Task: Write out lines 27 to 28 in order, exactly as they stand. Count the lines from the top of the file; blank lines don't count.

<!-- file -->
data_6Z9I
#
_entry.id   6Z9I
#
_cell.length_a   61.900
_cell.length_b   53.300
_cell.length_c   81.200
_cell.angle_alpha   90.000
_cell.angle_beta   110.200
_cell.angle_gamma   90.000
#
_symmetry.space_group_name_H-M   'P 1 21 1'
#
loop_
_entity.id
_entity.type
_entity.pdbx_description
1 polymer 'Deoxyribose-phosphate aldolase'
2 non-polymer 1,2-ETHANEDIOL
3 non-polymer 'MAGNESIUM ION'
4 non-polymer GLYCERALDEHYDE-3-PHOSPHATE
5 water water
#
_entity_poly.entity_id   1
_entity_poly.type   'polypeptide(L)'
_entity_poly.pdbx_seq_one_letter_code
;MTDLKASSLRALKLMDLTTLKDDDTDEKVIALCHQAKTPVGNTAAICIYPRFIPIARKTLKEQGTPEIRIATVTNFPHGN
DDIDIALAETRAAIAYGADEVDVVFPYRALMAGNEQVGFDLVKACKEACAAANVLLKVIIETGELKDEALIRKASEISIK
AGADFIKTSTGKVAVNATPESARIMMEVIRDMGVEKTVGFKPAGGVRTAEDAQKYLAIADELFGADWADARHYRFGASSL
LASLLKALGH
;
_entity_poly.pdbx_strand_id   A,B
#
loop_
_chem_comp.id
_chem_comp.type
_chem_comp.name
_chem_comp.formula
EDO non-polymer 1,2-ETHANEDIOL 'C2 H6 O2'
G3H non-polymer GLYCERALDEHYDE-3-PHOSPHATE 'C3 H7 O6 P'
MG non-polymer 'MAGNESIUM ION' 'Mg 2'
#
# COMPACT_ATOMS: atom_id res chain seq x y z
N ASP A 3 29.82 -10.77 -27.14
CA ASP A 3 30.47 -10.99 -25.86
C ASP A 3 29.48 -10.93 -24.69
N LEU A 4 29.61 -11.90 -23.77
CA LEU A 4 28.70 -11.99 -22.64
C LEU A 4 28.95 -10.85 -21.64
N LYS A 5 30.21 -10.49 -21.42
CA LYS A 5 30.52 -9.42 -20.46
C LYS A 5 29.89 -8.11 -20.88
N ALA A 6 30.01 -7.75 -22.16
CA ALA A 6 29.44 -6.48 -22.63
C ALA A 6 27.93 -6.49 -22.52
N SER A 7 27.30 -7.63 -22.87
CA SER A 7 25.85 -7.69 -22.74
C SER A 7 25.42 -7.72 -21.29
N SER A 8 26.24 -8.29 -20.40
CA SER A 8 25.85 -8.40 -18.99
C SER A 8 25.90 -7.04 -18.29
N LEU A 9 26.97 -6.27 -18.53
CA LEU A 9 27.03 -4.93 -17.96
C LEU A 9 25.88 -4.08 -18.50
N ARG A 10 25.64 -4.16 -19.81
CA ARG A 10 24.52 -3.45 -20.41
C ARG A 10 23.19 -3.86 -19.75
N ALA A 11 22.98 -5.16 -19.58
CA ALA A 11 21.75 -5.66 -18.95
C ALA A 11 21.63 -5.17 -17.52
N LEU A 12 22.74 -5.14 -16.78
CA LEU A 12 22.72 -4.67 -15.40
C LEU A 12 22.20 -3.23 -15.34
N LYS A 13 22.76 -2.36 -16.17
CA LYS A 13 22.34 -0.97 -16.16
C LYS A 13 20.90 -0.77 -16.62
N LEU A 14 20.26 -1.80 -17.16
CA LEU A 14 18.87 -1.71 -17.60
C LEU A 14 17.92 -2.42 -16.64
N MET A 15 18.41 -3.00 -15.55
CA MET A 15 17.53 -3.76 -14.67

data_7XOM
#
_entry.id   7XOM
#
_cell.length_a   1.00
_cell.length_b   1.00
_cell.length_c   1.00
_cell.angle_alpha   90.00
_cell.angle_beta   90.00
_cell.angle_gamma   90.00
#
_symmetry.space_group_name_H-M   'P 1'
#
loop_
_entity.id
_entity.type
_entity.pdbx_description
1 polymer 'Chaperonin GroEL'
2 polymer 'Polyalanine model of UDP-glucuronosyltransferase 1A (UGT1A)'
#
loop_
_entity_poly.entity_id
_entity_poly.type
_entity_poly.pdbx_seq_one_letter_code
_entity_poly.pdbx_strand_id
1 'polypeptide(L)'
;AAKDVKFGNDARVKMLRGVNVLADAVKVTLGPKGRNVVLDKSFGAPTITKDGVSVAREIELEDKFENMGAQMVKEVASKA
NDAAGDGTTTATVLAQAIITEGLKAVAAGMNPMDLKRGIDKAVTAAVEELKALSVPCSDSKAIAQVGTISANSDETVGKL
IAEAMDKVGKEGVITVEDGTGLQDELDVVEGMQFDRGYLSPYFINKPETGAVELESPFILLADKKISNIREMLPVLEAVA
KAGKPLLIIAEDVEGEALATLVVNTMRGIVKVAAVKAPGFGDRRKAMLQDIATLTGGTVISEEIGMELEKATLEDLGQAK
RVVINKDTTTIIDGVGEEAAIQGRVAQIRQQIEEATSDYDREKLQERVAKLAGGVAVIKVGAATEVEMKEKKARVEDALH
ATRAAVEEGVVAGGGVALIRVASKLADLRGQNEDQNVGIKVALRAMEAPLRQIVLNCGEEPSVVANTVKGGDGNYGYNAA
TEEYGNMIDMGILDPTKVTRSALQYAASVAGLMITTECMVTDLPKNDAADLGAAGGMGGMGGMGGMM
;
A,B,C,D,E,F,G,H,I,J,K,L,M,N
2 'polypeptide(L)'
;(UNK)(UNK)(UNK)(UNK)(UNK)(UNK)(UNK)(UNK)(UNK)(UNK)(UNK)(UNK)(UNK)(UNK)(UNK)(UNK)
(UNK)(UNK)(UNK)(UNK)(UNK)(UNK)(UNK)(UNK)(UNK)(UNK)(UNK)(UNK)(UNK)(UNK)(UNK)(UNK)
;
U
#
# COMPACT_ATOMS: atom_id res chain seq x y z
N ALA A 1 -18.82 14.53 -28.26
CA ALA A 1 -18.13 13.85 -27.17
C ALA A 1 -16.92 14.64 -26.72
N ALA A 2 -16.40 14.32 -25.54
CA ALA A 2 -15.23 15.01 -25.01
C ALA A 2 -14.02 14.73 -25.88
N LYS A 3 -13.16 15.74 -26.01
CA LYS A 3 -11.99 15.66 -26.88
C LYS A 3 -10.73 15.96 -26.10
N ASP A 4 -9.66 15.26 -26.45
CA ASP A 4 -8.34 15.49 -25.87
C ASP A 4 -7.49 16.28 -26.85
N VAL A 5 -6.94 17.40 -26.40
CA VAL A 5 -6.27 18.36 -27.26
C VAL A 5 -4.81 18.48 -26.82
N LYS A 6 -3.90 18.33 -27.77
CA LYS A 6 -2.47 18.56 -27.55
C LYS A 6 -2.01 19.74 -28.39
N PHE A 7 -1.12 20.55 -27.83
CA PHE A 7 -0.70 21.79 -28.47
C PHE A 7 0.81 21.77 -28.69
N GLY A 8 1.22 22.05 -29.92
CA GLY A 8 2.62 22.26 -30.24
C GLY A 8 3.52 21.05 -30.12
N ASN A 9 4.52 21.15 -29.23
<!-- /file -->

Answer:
;MTDLKASSLRALKLMDLTTLKDDDTDEKVIALCHQAKTPVGNTAAICIYPRFIPIARKTLKEQGTPEIRIATVTNFPHGN
DDIDIALAETRAAIAYGADEVDVVFPYRALMAGNEQVGFDLVKACKEACAAANVLLKVIIETGELKDEALIRKASEISIK